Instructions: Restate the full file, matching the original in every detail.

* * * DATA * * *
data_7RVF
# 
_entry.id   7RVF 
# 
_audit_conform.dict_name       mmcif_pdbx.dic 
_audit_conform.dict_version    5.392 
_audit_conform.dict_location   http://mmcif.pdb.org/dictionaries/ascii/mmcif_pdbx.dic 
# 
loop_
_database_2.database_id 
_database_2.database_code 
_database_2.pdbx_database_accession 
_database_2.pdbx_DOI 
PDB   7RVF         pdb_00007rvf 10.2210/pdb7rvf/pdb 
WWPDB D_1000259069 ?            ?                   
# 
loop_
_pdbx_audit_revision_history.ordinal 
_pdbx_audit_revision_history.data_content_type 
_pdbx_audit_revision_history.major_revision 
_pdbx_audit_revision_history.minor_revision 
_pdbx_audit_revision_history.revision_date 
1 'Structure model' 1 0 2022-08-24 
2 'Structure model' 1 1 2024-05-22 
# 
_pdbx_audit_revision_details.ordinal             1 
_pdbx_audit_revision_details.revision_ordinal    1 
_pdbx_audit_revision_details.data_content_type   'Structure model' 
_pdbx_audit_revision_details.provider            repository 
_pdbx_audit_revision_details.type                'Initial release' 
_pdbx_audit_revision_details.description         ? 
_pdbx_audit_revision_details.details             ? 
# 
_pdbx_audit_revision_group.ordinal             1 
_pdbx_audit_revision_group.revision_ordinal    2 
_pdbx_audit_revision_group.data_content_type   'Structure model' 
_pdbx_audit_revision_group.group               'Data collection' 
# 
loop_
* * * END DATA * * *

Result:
data_7RVF
# 
_entry.id   7RVF 
# 
_audit_conform.dict_name       mmcif_pdbx.dic 
_audit_conform.dict_version    5.392 
_audit_conform.dict_location   http://mmcif.pdb.org/dictionaries/ascii/mmcif_pdbx.dic 
# 
loop_
_database_2.database_id 
_database_2.database_code 
_database_2.pdbx_database_accession 
_database_2.pdbx_DOI 
PDB   7RVF         pdb_00007rvf 10.2210/pdb7rvf/pdb 
WWPDB D_1000259069 ?            ?                   
# 
loop_
_pdbx_audit_revision_history.ordinal 
_pdbx_audit_revision_history.data_content_type 
_pdbx_audit_revision_history.major_revision 
_pdbx_audit_revision_history.minor_revision 
_pdbx_audit_revision_history.revision_date 
1 'Structure model' 1 0 2022-08-24 
2 'Structure model' 1 1 2024-05-22 
# 
_pdbx_audit_revision_details.ordinal             1 
_pdbx_audit_revision_details.revision_ordinal    1 
_pdbx_audit_revision_details.data_content_type   'Structure model' 
_pdbx_audit_revision_details.provider            repository 
_pdbx_audit_revision_details.type                'Initial release' 
_pdbx_audit_revision_details.description         ? 
_pdbx_audit_revision_details.details             ? 
# 
_pdbx_audit_revision_group.ordinal             1 
_pdbx_audit_revision_group.revision_ordinal    2 
_pdbx_audit_revision_group.data_content_type   'Structure model' 
_pdbx_audit_revision_group.group               'Data collection' 
# 
loop_